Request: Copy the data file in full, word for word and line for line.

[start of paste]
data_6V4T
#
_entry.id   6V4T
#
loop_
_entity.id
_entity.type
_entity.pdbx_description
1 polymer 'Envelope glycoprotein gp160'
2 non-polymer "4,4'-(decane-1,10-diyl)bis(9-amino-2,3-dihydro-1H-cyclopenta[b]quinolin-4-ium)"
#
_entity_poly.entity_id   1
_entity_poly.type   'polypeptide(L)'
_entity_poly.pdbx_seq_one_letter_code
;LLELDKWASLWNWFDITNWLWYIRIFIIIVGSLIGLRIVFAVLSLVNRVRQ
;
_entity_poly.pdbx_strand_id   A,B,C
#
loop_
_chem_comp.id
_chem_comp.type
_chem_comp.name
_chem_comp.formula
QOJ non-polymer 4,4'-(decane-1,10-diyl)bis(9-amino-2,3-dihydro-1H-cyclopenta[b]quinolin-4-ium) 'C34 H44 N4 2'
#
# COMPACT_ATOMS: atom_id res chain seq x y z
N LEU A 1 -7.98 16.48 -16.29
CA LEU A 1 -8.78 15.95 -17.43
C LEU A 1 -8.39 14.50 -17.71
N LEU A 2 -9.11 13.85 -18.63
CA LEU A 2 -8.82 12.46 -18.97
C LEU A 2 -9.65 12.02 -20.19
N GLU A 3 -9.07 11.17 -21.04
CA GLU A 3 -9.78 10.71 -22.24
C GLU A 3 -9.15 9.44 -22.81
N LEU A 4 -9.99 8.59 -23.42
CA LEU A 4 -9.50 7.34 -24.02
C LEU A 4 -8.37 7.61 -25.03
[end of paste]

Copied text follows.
data_6V4T
#
_entry.id   6V4T
#
loop_
_entity.id
_entity.type
_entity.pdbx_description
1 polymer 'Envelope glycoprotein gp160'
2 non-polymer "4,4'-(decane-1,10-diyl)bis(9-amino-2,3-dihydro-1H-cyclopenta[b]quinolin-4-ium)"
#
_entity_poly.entity_id   1
_entity_poly.type   'polypeptide(L)'
_entity_poly.pdbx_seq_one_letter_code
;LLELDKWASLWNWFDITNWLWYIRIFIIIVGSLIGLRIVFAVLSLVNRVRQ
;
_entity_poly.pdbx_strand_id   A,B,C
#
loop_
_chem_comp.id
_chem_comp.type
_chem_comp.name
_chem_comp.formula
QOJ non-polymer 4,4'-(decane-1,10-diyl)bis(9-amino-2,3-dihydro-1H-cyclopenta[b]quinolin-4-ium) 'C34 H44 N4 2'
#
# COMPACT_ATOMS: atom_id res chain seq x y z
N LEU A 1 -7.98 16.48 -16.29
CA LEU A 1 -8.78 15.95 -17.43
C LEU A 1 -8.39 14.50 -17.71
N LEU A 2 -9.11 13.85 -18.63
CA LEU A 2 -8.82 12.46 -18.97
C LEU A 2 -9.65 12.02 -20.19
N GLU A 3 -9.07 11.17 -21.04
CA GLU A 3 -9.78 10.71 -22.24
C GLU A 3 -9.15 9.44 -22.81
N LEU A 4 -9.99 8.59 -23.42
CA LEU A 4 -9.50 7.34 -24.02
C LEU A 4 -8.37 7.61 -25.03